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The latest activity to be updated on this site is called "Chain Challenge" (How fast can you perform all of the given operations without using a calculator?).
So far this activity has been accessed 23448 times and 620 people have earned a Transum Trophy for completing it.
Researcher solves nearly 60-year-old game theory dilemma
A researcher has solved a nearly 60-year-old game theory dilemma called the wall pursuit game, with implications for better reasoning about autonomous systems such as driver-less vehicles. more...
Stick to your lane: Hidden order in chaotic crowds
Mathematical research brings new understanding of crowd formation and behavior. more...
Think you're good at math? Study shows it may be because you had equitable math teachers
A new study finds that high school students identify more with math if they see their math teacher treating everyone in the class equitably, especially in racially diverse schools. While the relationship between teacher equity and math identity was evident across races, there was an interesting exception. Black students, in general, had strong math identities, regardless of their teacher's actions. Learning about the factors that affect student math identity is important because a student's attitude towards the subject influences the courses that they take as well as their future career selections. This study suggests that teachers may have a larger role to play in helping students develop a positive math identity than previously recognized. more...
Artificial Intelligence from a psychologist's point of view
Researchers test cognitive abilities of the language model GPT-3. more...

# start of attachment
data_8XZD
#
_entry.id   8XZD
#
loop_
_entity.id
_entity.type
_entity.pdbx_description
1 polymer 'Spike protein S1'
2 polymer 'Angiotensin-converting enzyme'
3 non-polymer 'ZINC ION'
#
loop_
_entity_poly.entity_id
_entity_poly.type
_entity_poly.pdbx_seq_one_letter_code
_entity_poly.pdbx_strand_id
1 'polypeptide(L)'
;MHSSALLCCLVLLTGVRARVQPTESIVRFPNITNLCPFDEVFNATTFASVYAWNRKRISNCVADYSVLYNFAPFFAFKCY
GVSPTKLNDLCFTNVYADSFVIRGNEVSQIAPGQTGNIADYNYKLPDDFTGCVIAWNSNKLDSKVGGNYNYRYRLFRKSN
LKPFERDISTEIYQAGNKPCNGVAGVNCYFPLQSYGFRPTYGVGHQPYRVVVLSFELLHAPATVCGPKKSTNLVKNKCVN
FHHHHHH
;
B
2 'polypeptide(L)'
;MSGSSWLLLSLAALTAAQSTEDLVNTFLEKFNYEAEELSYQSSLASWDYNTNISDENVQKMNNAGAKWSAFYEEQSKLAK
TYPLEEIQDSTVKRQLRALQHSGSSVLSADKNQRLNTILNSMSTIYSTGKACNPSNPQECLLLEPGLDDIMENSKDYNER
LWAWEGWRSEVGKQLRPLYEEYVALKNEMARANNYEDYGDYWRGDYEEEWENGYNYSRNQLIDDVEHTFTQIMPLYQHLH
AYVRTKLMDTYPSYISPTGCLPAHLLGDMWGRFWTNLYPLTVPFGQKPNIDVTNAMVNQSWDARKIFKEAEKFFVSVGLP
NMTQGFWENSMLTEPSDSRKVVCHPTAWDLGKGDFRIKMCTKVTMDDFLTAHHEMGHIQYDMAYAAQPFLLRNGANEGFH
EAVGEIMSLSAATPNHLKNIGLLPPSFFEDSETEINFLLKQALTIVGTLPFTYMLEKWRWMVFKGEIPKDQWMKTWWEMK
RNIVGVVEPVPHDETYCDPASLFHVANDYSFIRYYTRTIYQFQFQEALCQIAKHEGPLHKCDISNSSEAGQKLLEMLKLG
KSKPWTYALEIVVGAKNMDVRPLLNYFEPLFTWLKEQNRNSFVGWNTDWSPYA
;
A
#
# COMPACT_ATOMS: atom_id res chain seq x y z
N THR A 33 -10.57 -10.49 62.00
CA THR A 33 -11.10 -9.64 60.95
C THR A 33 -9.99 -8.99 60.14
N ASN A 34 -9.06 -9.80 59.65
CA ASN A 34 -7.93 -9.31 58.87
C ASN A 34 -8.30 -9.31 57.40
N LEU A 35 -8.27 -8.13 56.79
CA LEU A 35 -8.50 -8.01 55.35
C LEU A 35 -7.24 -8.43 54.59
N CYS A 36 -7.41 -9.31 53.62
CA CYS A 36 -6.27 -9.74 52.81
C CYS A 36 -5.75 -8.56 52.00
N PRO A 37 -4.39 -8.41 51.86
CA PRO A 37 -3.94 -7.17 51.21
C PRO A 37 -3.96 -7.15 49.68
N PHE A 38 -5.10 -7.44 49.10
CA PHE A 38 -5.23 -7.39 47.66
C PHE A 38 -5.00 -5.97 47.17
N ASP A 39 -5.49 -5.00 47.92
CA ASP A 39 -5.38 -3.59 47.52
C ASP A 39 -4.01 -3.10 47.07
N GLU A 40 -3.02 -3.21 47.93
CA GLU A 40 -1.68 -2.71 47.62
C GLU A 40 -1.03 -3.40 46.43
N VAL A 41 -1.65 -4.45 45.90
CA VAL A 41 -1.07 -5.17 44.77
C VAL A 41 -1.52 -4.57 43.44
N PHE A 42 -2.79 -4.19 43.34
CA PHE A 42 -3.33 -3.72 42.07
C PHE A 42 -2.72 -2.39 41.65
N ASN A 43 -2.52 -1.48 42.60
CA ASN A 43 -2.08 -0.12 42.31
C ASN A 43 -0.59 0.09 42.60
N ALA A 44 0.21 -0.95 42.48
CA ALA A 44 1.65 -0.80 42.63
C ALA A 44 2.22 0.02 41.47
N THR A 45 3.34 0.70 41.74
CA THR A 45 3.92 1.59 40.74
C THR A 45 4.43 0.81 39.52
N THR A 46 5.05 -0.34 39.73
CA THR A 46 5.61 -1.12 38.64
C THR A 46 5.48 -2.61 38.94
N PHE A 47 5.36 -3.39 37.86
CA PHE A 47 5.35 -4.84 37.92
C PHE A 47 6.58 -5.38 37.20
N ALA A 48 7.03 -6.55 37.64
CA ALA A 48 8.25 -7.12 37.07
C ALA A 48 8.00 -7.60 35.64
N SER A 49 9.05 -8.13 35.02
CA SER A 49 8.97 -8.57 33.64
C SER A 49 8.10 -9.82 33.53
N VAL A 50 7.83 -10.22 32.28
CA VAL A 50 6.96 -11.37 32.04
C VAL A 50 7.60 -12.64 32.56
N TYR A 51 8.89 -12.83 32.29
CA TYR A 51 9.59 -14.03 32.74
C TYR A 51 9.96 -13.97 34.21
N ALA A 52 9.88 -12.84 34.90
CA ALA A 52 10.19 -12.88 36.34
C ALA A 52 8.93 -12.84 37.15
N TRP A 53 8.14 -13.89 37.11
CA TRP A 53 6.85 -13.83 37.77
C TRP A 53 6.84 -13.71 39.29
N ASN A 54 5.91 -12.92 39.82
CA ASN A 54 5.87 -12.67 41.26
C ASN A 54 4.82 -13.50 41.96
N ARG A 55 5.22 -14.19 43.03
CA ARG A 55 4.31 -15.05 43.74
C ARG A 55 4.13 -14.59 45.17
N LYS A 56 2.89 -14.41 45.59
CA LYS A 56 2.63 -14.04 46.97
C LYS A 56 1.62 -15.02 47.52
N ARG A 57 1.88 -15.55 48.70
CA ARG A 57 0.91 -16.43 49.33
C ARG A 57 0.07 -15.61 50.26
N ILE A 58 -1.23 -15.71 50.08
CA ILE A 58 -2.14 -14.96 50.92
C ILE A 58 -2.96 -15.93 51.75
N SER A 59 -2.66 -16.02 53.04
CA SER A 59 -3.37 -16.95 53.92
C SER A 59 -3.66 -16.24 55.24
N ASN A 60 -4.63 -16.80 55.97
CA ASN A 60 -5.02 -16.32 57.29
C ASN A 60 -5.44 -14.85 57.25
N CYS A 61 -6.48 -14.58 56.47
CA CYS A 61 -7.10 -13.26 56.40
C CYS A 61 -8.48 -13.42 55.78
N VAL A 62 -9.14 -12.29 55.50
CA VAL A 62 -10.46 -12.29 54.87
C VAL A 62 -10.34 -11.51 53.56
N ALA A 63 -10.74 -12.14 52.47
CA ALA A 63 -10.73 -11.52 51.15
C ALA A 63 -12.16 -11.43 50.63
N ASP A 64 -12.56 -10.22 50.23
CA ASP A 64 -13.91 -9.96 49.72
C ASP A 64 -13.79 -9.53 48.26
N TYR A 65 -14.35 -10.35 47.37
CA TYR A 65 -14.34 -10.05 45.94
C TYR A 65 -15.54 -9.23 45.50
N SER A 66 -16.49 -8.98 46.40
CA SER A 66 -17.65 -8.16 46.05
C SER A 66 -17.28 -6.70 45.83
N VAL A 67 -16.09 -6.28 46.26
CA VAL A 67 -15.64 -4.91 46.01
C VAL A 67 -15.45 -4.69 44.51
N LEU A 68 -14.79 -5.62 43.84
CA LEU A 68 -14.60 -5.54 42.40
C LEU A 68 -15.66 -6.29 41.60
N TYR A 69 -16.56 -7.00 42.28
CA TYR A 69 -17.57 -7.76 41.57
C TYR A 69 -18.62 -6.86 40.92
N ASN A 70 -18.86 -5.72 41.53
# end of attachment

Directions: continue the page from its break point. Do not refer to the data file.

Reaching like an octopus: A biology-inspired model opens the door to soft robot control
Octopus arms coordinate nearly infinite degrees of freedom to perform complex movements such as reaching, grasping, fetching, crawling, and swimming. How these animals achieve such a wide range of activities remains a source of mystery, amazement, and inspiration. Part of the challenge comes from the intricate organization and biomechanics of the internal muscles. more...
Theory can sort order from chaos in complex quantum systems
Theoretical chemists have developed a theory that can predict the threshold at which quantum dynamics switches from 'orderly' to 'random,' as shown through research using large-scale computations on photosynthesis models. more...
AI analyzes cell movement under the microscope
Using artificial intelligence (AI), researchers can now follow cell movement across time and space. The method could be very helpful for developing more effective cancer medications. more...
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